“The biggest part of our success is that the staff, players, and everyone involved with our program sacrificed what was best for them, with what was best for the success of the team. We had great team chemistry, like none that I’ve ever been a part of. Our guys worked really hard and our hardest workers became our best players. That is the recipe for success; it causes other players to raise their level of work ethic. Our guys generally love the game of basketball and love to play with one another. Oftentimes, guys play because it’s a means to an end, which I understand, but our guys truly love playing together and embraced the day-to-day grind. They enjoyed the process and journey, just as much as they enjoy the wins. Obviously, we didn’t get the ultimate result we wanted, but when you look at what was accomplished, we couldn’t have asked for a better season.”

On His Motivation Throughout Life

As a Christian, Ben’s faith guides him in many of his decisions and he realized how much impact you can have as a coach, with how his father impacted so many lives. As boys mature into men in college, Ben wanted to have an impact on their lives — far greater than just the game. He’s made it his mission to not only teach the game of basketball but also the way of life — how to treat others, how to handle business, and how to work. In today’s society, Ben admits instant gratification is very much a part of coaching, but to him, the greatest gratification is when years from now, former players reach out and remind him of the life lessons he taught them — for him, that’s better than any championship he could ever win.

On His New Position as SUNY Canton’s Head Coach of Men’s Basketball

“I am incredibly excited to start this new chapter in my coaching career. As an assistant, I think you always dream of running your own program and becoming a head coach. The opportunity at SUNY Canton is one that I could not pass up. Throughout this process, I learned how special our current student-athletes and administrators truly are. I am excited to progress the program forward, while working with such bright and caring individuals.”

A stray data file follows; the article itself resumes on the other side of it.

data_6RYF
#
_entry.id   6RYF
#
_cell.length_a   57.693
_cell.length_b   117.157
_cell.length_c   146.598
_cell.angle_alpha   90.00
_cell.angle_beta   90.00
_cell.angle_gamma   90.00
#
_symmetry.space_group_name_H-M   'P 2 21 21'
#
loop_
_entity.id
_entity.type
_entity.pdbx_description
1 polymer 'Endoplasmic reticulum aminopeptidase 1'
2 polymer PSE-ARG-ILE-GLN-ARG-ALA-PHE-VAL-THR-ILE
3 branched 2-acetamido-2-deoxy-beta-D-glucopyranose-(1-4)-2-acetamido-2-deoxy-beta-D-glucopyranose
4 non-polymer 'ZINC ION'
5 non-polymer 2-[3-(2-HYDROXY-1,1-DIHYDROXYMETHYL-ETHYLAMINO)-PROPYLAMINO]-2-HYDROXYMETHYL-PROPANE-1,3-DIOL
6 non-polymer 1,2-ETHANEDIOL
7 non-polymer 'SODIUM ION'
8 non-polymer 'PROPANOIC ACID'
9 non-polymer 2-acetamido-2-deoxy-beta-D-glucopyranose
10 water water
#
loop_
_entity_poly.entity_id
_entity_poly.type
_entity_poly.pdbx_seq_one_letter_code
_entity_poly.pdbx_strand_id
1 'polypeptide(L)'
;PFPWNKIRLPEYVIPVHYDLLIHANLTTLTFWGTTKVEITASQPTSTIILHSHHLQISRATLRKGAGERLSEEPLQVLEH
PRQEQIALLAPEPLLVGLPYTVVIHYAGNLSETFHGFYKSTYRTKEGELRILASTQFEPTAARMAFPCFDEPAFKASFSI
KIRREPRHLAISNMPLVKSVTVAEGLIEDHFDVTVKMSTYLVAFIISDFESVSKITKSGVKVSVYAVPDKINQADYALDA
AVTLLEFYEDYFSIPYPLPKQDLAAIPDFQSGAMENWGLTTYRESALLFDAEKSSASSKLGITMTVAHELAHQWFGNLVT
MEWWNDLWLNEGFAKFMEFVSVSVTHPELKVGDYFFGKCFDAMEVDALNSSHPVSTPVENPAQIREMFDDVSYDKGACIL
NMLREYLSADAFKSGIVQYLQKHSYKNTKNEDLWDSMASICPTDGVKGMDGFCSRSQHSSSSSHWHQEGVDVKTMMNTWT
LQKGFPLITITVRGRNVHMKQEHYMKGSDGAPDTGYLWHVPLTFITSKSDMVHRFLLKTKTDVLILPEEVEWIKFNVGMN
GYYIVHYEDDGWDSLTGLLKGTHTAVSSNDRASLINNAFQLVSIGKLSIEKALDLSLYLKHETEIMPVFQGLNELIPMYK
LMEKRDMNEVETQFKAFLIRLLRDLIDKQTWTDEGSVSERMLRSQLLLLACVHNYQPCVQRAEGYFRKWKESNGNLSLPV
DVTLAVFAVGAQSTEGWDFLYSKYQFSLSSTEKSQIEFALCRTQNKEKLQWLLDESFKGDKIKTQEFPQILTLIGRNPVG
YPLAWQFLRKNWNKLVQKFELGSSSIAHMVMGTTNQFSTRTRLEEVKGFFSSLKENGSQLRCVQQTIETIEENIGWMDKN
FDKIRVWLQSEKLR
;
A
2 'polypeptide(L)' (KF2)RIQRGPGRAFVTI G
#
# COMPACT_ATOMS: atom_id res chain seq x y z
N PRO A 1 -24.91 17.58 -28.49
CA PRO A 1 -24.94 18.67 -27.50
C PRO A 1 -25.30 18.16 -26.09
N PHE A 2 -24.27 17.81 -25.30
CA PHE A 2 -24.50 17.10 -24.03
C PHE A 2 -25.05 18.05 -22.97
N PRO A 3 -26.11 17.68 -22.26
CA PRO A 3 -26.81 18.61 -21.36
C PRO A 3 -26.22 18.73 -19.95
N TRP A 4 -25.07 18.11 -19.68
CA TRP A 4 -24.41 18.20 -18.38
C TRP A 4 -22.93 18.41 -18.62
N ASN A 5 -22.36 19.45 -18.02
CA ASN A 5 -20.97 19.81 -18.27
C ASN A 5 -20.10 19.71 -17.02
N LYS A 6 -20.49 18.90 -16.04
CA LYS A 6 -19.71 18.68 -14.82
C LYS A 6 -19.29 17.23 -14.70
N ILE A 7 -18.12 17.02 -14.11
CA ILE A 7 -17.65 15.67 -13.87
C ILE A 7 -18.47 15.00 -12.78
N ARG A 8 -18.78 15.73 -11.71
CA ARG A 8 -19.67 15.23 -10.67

Parting Wisdom for Those Interested in the Sports Industry

“You have to love it, otherwise you’ll hate it. From the outside, most people just see the games. They don’t see the 80 hours of work and practice, the late nights spent recruiting or scouting, or the time spent away from your family. Make sure you truly love what you are doing or you will waste a lot of years being unhappy or going through a career change.”

There’s a mantra that the San Antonio Spurs use that Ben and LMU attests to: Pound the Rock by Jacob Riis: “When nothing seems to help, I go and look at a stonecutter hammering away at his rock perhaps a hundred times without as much as a crack showing in it. Yet at the hundred and first blow it will split in two, and I know it was not that blow that did it, but all that had gone before.”

“That quote means that if you keep grinding and working hard, eventually the wall is going to break. In that moment, you will realize that it wasn’t that moment that the wall came down, but all the work that you put in prior to that.”

Connect with Ben on LinkedIn or on Twitter.

This interview was presented to you by the University of Nebraska — Lincoln Master of Arts in Business with a Specialization in Intercollegiate Athletics Administration